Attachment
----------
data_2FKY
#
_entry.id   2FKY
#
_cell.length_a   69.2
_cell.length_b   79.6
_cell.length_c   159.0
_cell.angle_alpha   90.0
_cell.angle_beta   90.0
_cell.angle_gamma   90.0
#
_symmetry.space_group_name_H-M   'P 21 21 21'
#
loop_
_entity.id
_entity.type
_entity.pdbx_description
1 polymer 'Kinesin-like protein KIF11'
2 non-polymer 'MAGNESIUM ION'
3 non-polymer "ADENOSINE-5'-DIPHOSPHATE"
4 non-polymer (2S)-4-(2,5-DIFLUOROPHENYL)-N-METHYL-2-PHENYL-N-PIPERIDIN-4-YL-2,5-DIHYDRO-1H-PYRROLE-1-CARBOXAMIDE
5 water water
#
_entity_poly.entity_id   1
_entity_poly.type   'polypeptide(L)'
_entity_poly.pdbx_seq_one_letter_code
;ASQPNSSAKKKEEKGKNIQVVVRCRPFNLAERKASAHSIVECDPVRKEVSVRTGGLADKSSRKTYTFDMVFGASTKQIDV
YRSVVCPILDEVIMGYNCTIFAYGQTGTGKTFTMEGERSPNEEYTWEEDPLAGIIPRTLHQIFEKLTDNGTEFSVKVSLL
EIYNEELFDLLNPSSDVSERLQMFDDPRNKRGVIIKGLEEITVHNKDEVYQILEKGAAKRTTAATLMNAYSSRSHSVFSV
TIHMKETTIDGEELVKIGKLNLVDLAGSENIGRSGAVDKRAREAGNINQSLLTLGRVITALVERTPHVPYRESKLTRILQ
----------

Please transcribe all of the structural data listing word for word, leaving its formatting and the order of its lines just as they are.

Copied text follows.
data_2FKY
#
_entry.id   2FKY
#
_cell.length_a   69.2
_cell.length_b   79.6
_cell.length_c   159.0
_cell.angle_alpha   90.0
_cell.angle_beta   90.0
_cell.angle_gamma   90.0
#
_symmetry.space_group_name_H-M   'P 21 21 21'
#
loop_
_entity.id
_entity.type
_entity.pdbx_description
1 polymer 'Kinesin-like protein KIF11'
2 non-polymer 'MAGNESIUM ION'
3 non-polymer "ADENOSINE-5'-DIPHOSPHATE"
4 non-polymer (2S)-4-(2,5-DIFLUOROPHENYL)-N-METHYL-2-PHENYL-N-PIPERIDIN-4-YL-2,5-DIHYDRO-1H-PYRROLE-1-CARBOXAMIDE
5 water water
#
_entity_poly.entity_id   1
_entity_poly.type   'polypeptide(L)'
_entity_poly.pdbx_seq_one_letter_code
;ASQPNSSAKKKEEKGKNIQVVVRCRPFNLAERKASAHSIVECDPVRKEVSVRTGGLADKSSRKTYTFDMVFGASTKQIDV
YRSVVCPILDEVIMGYNCTIFAYGQTGTGKTFTMEGERSPNEEYTWEEDPLAGIIPRTLHQIFEKLTDNGTEFSVKVSLL
EIYNEELFDLLNPSSDVSERLQMFDDPRNKRGVIIKGLEEITVHNKDEVYQILEKGAAKRTTAATLMNAYSSRSHSVFSV
TIHMKETTIDGEELVKIGKLNLVDLAGSENIGRSGAVDKRAREAGNINQSLLTLGRVITALVERTPHVPYRESKLTRILQ